Deconstructing Part 5–Integrating

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Photo by Dids on

The last part I want to talk about in terms of deconstructing our system is our view on the past, mistakes, and experience.  We tend to view all of these things as shameful.  We are taught that the things we had to go through to learn our lessons are shameful things to hide.  We aren’t taught the value of integrating them and using them as the stepping stones to take us where we need to be.

We tend to have an unrealistic expectations when it comes to, well, anything.  Between expecting people to read our minds, our perfectionism, and our need for attention we have created our own failures before we even try.  Toss in our built-in need for control and power and soon we are living in a miserable fantasy land.  We learn to carefully construct our lives so they appear a certain way—and we pretend we have no power in our lives.  The illusion of lack of power leads us to seek it in any way we can.

Humans are not meant to be perfect.  We are not meant to construct illusions to garner power.  We are meant to tap into our innate power and to use that to fulfill our purpose.  We are meant to complement each other and to help each other through our weak points.  We aren’t meant to be all knowing, we are meant to learn and to help each other.

There are infinite possibilities in this universe and attempting to pursue the same dream is rather limiting.  The only way to get beyond that is to tap into what you are called to do.  We can’t learn what we are meant to do until we try what feels right.  And those things will not always turn out.  THAT is the lesson we need to learn: reframe those things that didn’t turn out into guideposts.  I have spoken about this many times as a personal tool.  That is always where it starts because as we begin to shift, those around us begin to shift.  Slowly more and more people begin to shift and soon we can look at the bigger picture.  So there is always value in wrong turns: they always end up getting us where we need to be.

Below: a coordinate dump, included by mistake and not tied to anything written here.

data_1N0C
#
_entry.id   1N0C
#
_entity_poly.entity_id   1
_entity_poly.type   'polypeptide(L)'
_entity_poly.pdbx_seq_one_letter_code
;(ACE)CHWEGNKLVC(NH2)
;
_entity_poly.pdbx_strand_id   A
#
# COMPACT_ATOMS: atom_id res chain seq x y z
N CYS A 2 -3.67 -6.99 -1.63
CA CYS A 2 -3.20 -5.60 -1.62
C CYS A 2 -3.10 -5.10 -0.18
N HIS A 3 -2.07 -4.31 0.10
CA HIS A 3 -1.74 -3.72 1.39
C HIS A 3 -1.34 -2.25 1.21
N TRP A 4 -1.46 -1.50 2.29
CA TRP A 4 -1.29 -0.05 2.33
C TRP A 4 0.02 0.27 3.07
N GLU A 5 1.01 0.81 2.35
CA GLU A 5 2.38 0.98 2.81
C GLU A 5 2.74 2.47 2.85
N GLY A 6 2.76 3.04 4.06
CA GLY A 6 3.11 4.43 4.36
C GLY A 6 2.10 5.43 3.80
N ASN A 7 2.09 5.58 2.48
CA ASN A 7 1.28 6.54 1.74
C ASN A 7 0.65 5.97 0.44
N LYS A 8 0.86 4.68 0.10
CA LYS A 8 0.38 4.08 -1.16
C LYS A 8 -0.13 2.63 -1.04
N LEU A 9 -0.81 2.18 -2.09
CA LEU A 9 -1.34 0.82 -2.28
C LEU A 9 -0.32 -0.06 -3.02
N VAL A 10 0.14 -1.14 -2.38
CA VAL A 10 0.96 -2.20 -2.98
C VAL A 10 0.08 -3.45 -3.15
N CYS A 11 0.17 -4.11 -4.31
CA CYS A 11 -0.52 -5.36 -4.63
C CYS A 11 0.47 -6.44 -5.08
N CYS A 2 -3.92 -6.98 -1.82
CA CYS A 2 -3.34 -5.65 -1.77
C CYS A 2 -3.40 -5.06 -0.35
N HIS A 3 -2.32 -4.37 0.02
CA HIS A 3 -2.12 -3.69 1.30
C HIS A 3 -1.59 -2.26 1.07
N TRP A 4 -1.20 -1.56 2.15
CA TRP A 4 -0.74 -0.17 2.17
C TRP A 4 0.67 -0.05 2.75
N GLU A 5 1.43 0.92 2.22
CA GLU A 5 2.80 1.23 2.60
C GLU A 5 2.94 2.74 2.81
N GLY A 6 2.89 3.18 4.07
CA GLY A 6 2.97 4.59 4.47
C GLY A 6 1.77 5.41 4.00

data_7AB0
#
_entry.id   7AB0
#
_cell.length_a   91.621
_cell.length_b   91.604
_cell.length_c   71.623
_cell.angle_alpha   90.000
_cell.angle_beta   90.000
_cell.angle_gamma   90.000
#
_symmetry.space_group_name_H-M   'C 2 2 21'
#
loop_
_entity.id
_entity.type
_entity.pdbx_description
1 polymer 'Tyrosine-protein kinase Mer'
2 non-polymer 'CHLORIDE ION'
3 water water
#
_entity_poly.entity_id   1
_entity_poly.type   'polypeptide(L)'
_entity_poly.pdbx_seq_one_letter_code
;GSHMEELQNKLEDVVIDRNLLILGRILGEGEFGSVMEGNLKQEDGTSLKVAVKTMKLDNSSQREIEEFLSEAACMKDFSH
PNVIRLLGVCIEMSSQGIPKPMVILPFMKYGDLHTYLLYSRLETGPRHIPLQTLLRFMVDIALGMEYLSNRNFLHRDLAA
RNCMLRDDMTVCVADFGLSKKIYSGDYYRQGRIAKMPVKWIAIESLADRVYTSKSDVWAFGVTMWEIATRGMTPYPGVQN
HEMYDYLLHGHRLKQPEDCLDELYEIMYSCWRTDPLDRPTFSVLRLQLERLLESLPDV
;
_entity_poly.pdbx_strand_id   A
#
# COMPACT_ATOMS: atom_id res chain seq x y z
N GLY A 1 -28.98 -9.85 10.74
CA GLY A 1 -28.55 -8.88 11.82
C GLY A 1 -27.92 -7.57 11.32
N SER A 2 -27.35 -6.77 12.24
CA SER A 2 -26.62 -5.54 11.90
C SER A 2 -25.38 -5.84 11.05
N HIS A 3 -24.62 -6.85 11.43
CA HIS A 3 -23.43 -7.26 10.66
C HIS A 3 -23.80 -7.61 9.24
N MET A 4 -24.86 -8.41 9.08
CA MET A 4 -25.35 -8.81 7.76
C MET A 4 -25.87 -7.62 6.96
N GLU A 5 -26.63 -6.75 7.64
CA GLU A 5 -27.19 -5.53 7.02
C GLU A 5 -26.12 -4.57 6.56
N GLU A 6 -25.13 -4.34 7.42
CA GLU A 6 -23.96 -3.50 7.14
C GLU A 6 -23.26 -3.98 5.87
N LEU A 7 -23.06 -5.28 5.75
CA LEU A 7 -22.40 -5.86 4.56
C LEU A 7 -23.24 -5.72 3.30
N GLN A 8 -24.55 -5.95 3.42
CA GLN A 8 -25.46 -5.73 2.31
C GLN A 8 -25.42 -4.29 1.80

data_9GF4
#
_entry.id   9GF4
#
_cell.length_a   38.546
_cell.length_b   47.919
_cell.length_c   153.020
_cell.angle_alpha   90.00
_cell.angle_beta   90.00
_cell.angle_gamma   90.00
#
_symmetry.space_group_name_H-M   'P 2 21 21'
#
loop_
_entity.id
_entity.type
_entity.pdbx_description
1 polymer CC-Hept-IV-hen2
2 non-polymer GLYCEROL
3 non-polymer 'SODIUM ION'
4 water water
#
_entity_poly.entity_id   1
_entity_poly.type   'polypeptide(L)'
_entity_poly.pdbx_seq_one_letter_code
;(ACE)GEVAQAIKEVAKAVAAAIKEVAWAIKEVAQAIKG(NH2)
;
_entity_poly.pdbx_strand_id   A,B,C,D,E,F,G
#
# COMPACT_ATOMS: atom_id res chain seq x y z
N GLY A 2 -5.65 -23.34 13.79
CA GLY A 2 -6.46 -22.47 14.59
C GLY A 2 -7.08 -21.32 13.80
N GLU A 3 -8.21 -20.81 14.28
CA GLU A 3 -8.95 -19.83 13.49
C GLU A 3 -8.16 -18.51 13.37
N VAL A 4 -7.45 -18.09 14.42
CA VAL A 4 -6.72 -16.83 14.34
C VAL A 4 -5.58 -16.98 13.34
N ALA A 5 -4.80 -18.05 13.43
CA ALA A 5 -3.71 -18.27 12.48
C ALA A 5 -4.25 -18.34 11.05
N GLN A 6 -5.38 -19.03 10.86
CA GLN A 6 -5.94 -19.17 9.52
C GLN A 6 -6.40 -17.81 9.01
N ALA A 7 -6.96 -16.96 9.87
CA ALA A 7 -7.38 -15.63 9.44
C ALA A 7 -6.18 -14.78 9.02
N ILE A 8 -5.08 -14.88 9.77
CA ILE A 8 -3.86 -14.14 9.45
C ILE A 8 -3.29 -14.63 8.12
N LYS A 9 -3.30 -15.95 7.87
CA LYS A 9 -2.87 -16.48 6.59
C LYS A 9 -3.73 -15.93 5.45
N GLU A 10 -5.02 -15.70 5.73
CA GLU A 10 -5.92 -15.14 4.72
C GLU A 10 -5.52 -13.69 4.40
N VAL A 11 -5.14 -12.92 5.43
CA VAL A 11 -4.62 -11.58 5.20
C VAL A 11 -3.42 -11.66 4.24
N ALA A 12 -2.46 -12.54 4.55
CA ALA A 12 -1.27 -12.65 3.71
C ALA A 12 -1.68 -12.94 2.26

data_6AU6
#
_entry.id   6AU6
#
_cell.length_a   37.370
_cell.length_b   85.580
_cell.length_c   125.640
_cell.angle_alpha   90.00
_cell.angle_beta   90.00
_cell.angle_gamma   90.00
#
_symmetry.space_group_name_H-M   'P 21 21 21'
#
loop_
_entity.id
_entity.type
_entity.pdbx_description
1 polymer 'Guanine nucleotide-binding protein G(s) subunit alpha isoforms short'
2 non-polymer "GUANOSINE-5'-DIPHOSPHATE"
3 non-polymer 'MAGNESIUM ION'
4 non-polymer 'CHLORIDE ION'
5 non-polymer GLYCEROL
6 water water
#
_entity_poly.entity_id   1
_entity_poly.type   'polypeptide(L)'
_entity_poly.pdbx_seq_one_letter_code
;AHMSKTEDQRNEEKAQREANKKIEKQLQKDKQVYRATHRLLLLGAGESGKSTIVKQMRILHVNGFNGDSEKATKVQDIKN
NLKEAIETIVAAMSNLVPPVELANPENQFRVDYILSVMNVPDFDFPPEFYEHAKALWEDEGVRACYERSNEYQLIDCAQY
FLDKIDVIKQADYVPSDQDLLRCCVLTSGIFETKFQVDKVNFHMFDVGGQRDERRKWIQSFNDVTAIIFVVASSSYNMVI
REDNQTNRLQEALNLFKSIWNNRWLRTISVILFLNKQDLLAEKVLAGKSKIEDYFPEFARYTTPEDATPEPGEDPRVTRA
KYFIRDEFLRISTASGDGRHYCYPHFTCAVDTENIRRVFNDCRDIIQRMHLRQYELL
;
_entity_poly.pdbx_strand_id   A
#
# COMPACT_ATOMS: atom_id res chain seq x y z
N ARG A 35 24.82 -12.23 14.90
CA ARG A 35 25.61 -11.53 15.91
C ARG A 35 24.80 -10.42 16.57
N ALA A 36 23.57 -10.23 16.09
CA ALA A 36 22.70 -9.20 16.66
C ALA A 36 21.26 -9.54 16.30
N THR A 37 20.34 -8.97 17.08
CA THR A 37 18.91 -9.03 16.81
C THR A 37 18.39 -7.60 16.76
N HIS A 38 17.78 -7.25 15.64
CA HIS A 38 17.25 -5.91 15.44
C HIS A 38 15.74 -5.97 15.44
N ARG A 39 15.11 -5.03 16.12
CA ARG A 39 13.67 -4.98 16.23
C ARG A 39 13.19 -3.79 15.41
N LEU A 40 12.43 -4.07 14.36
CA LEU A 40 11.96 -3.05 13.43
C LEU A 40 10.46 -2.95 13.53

When it comes to the overall look at the past, it weighs heavily on many of us.  It’s difficult to reconcile certain events and we all have a few moments we wish we could erase forever.  The truth is we tend to give the past too much control over our future.  That is another way we give up our true power.  The past is no indicator of the future.  The magic we possess is that we can change the future at any time.

So what happens when we decide that what was, no longer has any say in where we are going?  Anything.  And everything.  And exactly what is meant to be.  Reframing these thoughts is challenging to say the least.  We are reconciling personal trauma with historical trauma—the events that are passed to us from generations before who have endured the same traumas so often they are written in their blood.  The beautiful thing about working with the universe is that as soon as the decision to change is made, the universe conspires to make it happen.  All you have to do is jump in.

The goal then is to put the things long gone away safely where they no longer have an emotional impact on us.  They are things that can teach us, not hurt us.  Nothing more.  And shame—such an unnecessary emotion.  I don’t profess that we should never feel shame because, in the moment, it can quickly redirect us.  But to feel shame over things that are over serves no purpose other than to cut our mind all over again.  All we can do in those moments is pause and say, “thank you for the lesson, I take it and move forward.”

Imagine a world where this type of power is harnessed.  Imagine how accelerated our learning would be.  And for Pete’s sake, imagine what it would feel like in a world where people no longer judged what we did or what we should be doing.  While I know that is an extremely lofty goal, just imagine what it would feel like.  When we see the value in the experiences rather than lamenting them or chastising ourselves (or others) more possibilities open.  That, my friends, is what deconstruction is really about.  It’s about giving up what we know, what we know doesn’t really serve, in favor of the rebuild.  As I said before, deconstruction doesn’t mean devastation.  These parts are all essential to what was and what will be.  But in order for them to work we need to do the work…break it down and adjust.  Maybe then we can create the space for us to all fly again.

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